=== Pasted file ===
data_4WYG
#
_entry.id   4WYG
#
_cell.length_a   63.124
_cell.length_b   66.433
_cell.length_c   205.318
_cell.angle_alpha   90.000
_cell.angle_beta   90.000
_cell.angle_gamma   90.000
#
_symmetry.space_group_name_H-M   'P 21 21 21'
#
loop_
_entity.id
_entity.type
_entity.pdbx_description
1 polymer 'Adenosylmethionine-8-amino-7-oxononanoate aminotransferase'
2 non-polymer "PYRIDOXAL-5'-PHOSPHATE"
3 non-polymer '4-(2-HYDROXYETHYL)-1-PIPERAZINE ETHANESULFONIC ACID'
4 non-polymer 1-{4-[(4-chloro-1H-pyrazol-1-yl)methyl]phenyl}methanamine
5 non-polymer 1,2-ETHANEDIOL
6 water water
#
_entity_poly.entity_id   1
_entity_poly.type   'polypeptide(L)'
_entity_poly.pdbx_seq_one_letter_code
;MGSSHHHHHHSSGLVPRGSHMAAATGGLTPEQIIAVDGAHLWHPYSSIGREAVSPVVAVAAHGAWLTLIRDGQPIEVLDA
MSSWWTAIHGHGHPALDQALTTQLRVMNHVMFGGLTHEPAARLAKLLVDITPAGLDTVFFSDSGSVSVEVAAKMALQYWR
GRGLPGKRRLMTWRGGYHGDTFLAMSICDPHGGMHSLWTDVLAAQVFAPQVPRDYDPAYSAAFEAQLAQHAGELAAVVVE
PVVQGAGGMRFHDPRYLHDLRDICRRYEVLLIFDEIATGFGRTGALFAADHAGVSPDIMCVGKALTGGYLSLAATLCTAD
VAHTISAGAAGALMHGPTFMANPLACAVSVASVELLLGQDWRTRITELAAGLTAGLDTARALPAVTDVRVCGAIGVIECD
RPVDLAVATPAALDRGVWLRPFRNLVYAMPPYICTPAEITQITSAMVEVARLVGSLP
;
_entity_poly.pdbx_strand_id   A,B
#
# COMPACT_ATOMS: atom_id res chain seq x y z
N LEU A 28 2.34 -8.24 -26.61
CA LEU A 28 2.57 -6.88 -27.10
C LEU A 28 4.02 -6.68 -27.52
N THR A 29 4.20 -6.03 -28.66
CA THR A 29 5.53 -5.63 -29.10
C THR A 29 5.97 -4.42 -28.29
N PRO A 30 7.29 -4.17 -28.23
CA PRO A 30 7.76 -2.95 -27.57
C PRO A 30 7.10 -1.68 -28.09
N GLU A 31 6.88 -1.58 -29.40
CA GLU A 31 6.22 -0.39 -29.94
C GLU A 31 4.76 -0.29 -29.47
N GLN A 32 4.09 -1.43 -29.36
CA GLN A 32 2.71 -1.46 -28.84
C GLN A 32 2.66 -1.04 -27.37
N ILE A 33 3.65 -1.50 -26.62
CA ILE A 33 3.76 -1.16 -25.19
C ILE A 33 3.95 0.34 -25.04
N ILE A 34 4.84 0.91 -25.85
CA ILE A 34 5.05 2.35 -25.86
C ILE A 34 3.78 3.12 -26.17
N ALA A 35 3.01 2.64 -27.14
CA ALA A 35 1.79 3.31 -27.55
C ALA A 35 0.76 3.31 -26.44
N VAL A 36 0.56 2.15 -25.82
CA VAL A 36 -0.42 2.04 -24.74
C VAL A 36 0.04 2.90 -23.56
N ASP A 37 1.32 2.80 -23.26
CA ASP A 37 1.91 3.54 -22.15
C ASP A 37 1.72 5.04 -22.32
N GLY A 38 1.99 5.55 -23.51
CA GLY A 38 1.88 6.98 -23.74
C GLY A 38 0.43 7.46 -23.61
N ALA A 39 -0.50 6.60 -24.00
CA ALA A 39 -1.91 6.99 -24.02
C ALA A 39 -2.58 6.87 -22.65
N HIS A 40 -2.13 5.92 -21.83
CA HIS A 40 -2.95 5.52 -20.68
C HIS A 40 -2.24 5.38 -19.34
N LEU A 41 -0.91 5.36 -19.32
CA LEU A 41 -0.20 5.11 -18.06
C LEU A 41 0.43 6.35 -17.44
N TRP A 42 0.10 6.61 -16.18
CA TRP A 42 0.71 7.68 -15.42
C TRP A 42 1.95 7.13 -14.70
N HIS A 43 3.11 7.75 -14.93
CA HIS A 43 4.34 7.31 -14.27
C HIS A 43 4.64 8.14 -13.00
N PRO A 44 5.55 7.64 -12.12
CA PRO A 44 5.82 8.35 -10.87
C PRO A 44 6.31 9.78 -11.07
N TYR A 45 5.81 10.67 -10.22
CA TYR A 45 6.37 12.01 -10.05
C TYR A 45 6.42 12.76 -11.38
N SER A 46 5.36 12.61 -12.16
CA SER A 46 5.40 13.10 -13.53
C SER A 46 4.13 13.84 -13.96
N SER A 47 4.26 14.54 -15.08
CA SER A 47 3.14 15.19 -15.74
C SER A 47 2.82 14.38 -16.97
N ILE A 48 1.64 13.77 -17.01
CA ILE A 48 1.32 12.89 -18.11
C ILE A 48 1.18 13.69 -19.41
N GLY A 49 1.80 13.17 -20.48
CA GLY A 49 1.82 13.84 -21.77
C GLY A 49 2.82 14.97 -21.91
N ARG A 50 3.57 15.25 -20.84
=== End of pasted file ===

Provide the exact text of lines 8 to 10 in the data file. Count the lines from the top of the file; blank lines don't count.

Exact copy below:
_cell.angle_alpha   90.000
_cell.angle_beta   90.000
_cell.angle_gamma   90.000